Respiratory depression can be described as a reduced urge to breathe that can be fatal depending on its intensity. At relatively safe levels, this effect typically causes a "sighing" pattern of breathing which can be described as deep breaths separated by abnormally long pauses. At higher levels, however, an individual may cease breathing entirely in a manner which is rapidly fatal without immediate treatment.
This effect is capable of manifesting itself across the 4 different levels of intensity described below:
Minimal respiratory depression
Moderate respiratory depression
Severe respiratory depression
Respiratory depression is often accompanied by other coinciding effects such as sedation and sleepiness. It is most commonly induced under the influence of heavy dosages of depressant compounds, particularly opioids, such as heroin and fentanyl, or GABAergics, such as alcohol and GHB. However, it is worth noting that otherwise safe dosages of these compounds can become fatal when combined with even small amounts of other classes of depressant. For example, benzodiazepines combined with opioids are an extremely common cause of fatal respiratory depression. It is therefore strongly discouraged to combine these depressants at any dosage range.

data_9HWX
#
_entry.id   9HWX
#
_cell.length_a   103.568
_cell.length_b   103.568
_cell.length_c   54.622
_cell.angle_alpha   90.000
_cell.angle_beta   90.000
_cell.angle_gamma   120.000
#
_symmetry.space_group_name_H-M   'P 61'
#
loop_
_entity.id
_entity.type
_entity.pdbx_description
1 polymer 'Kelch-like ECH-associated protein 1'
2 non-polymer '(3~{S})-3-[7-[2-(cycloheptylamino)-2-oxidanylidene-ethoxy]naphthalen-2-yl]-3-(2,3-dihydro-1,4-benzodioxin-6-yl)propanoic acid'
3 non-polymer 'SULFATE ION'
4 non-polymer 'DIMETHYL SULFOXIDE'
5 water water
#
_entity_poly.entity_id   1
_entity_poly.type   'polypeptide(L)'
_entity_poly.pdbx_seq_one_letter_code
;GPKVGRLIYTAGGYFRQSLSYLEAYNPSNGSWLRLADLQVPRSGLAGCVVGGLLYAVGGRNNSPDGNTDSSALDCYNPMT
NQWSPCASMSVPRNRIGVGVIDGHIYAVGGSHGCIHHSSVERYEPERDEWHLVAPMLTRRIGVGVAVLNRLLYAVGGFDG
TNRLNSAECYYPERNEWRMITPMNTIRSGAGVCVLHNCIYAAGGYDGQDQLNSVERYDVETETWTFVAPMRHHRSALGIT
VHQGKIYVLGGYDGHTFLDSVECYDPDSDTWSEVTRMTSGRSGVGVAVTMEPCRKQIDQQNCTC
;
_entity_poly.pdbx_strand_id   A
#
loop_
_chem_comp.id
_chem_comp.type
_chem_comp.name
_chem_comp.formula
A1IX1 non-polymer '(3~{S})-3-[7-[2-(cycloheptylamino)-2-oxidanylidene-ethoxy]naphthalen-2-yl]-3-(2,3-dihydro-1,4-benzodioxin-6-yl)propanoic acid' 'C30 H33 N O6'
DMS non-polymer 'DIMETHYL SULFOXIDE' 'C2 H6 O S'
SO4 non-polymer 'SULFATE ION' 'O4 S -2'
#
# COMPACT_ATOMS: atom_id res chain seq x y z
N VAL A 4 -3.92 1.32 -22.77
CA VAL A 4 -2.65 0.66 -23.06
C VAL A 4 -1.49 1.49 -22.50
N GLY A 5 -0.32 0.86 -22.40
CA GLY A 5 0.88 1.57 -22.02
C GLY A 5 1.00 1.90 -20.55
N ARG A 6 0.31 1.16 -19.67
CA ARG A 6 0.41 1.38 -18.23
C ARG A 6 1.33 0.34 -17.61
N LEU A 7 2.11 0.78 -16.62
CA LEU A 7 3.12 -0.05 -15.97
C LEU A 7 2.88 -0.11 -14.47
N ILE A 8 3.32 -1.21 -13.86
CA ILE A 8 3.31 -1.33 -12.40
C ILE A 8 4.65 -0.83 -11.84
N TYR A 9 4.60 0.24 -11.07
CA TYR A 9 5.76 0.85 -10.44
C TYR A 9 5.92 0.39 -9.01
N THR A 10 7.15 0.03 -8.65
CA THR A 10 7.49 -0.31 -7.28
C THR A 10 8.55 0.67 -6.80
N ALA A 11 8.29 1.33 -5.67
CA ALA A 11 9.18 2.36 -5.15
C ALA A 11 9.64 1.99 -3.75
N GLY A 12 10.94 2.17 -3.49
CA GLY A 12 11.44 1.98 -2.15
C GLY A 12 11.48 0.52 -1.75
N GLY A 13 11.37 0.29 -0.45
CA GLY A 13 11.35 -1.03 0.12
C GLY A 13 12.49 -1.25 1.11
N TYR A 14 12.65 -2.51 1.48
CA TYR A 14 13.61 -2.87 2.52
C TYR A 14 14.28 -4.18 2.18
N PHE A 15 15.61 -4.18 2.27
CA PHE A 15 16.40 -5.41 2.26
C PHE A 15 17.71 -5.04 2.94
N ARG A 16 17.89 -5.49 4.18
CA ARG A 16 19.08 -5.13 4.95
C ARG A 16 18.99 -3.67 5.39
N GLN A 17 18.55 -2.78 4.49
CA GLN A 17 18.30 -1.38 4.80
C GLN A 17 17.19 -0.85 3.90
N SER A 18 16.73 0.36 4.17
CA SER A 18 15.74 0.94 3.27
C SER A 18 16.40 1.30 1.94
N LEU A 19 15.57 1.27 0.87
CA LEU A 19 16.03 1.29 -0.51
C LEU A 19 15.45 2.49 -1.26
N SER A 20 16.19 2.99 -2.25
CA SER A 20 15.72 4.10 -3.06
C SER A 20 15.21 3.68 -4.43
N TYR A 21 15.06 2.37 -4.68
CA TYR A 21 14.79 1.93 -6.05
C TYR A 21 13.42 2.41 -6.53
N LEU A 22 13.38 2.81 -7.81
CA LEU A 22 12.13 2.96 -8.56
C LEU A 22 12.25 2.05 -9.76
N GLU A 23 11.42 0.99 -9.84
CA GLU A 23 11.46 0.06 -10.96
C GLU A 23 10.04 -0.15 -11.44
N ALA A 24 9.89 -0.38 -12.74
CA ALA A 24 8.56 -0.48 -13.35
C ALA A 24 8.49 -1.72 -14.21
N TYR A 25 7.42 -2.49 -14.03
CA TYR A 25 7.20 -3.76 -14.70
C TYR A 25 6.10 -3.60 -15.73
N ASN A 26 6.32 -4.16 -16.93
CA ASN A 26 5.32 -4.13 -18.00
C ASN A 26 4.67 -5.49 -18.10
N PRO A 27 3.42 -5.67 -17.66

To prevent death, it is recommended to contact emergency medical services immediately in case of severe respiratory depression. If caused by an opioid overdose, an opioid antagonist, such as naloxone, should be administered. Many harm reduction organizations provide naloxone to users for free or it can be bought at pharmacies (including Walgreens and CVS in the U.S.). Naloxone will rapidly reverse the respiratory depression unless complicated by other depressants.
For other drug-induced respiratory depression, hospitalization and the assistance of a mechanical breathing machine may be necessary.